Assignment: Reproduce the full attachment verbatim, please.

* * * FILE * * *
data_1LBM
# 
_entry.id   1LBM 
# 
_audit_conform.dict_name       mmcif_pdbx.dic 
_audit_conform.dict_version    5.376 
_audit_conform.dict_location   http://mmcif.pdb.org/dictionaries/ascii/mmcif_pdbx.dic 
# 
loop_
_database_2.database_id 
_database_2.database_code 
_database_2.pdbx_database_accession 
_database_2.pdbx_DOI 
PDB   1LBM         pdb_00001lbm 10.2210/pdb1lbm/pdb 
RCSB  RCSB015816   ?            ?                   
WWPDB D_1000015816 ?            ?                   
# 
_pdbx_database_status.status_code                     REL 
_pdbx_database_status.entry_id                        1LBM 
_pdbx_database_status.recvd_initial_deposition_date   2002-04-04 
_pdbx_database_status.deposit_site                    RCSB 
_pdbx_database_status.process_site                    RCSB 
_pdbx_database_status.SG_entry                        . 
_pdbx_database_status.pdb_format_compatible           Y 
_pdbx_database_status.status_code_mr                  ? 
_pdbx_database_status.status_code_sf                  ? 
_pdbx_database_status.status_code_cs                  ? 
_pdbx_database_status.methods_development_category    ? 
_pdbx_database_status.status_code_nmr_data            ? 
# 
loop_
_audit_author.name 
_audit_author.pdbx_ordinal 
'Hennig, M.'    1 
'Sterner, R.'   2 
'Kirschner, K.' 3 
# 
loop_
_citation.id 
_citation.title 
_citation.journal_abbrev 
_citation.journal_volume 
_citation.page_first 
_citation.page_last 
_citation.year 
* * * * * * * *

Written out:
data_1LBM
# 
_entry.id   1LBM 
# 
_audit_conform.dict_name       mmcif_pdbx.dic 
_audit_conform.dict_version    5.376 
_audit_conform.dict_location   http://mmcif.pdb.org/dictionaries/ascii/mmcif_pdbx.dic 
# 
loop_
_database_2.database_id 
_database_2.database_code 
_database_2.pdbx_database_accession 
_database_2.pdbx_DOI 
PDB   1LBM         pdb_00001lbm 10.2210/pdb1lbm/pdb 
RCSB  RCSB015816   ?            ?                   
WWPDB D_1000015816 ?            ?                   
# 
_pdbx_database_status.status_code                     REL 
_pdbx_database_status.entry_id                        1LBM 
_pdbx_database_status.recvd_initial_deposition_date   2002-04-04 
_pdbx_database_status.deposit_site                    RCSB 
_pdbx_database_status.process_site                    RCSB 
_pdbx_database_status.SG_entry                        . 
_pdbx_database_status.pdb_format_compatible           Y 
_pdbx_database_status.status_code_mr                  ? 
_pdbx_database_status.status_code_sf                  ? 
_pdbx_database_status.status_code_cs                  ? 
_pdbx_database_status.methods_development_category    ? 
_pdbx_database_status.status_code_nmr_data            ? 
# 
loop_
_audit_author.name 
_audit_author.pdbx_ordinal 
'Hennig, M.'    1 
'Sterner, R.'   2 
'Kirschner, K.' 3 
# 
loop_
_citation.id 
_citation.title 
_citation.journal_abbrev 
_citation.journal_volume 
_citation.page_first 
_citation.page_last 
_citation.year 